An earlier post tried to clarify Type 1 and Type II errors. However, more clarification may be needed.
Another way of thinking about Type I and Type II errors is to look at the experimenter’s conclusions.
TYPE I ERROR
If the experimenter concludes that there was a significant difference between the groups in her sample, she can only be making a Type I error or a correct decision. That is, she either found the effect (correct decision) or she thinks she found an effect that actually wasn’t there (Type I error).
An example would be a positive result on a HIV test. This person can either have HIV or have a false positive (Type 1 error).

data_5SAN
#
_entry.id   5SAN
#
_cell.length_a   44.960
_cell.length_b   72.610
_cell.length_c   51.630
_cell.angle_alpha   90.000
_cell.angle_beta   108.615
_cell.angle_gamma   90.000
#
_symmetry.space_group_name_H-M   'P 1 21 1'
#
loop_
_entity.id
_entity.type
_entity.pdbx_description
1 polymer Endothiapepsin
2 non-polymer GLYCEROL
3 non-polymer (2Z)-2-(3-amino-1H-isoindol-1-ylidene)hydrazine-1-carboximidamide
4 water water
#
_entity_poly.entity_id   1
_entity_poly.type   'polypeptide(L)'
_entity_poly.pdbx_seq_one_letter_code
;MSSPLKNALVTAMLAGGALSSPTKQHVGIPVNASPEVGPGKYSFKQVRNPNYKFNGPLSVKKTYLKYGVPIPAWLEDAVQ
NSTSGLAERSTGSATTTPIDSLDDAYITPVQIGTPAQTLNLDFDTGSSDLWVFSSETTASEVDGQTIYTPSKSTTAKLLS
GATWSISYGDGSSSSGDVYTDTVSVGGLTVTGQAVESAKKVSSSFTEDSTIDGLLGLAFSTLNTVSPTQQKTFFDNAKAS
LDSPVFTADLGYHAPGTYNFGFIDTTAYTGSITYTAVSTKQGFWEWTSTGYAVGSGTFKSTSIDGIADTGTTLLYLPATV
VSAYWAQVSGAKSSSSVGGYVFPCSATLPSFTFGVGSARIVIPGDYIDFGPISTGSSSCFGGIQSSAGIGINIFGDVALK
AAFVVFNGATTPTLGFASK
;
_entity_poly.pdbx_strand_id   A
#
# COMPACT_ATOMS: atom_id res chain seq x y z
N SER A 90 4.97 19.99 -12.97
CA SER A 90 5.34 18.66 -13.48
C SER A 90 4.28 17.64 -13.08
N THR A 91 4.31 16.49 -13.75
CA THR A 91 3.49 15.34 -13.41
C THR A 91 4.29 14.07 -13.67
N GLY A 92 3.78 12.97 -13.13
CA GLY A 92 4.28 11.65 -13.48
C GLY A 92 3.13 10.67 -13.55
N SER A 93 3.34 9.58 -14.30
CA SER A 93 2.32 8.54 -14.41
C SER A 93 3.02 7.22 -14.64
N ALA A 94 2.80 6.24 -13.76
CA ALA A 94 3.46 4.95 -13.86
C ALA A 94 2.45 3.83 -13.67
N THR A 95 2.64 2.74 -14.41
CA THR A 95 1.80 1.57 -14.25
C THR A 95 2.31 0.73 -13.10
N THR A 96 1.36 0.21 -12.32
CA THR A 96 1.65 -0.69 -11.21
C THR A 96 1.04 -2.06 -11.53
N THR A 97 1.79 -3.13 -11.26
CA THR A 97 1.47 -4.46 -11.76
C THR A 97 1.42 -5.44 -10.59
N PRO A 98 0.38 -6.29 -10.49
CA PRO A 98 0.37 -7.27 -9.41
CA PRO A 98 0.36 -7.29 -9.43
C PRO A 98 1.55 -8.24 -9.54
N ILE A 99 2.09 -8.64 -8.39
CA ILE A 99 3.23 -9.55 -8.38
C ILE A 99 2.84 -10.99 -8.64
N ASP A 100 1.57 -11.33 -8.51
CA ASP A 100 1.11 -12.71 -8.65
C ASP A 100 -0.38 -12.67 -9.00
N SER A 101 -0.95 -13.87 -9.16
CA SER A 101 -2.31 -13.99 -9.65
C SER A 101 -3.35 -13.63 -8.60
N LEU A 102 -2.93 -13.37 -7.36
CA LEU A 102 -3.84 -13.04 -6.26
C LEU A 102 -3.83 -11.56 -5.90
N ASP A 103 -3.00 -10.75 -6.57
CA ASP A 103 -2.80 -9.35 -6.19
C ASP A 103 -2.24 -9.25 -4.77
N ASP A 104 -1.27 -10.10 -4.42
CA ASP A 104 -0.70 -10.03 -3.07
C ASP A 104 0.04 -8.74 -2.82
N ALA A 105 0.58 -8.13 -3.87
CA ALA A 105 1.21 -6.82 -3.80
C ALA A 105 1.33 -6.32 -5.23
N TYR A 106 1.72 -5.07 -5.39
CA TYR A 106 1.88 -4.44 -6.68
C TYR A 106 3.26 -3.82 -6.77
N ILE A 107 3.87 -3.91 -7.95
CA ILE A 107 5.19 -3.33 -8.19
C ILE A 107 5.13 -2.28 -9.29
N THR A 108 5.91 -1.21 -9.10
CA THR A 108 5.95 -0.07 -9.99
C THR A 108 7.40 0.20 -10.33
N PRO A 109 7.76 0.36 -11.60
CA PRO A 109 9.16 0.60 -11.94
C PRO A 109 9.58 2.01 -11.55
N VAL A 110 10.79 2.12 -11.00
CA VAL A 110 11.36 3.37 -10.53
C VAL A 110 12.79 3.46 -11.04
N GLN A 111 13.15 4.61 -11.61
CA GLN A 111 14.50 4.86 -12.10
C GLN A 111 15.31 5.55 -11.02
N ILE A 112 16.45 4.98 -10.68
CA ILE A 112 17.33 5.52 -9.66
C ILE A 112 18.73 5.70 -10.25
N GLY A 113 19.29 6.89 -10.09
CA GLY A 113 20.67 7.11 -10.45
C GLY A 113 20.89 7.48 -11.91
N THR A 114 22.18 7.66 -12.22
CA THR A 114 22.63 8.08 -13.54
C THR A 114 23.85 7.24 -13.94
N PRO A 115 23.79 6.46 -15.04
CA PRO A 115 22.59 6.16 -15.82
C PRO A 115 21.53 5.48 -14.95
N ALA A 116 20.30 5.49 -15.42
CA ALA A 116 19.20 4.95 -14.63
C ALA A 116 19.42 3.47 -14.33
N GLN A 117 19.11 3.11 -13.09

TYPE II ERROR
If the experimenter concludes that no effect was found, she can only be making the correct decision or failing to find that effect. That is, she can either be correct in saying that there is no effect or be missing an opportunity to find that effect.
An example would be a negative result on a HIV test. This person could actually not have HIV (a correct decision) or be missing a chance to detect the disease (Type II error).
A Type II error is a lost opportunity to correctly reject the null hypothesis.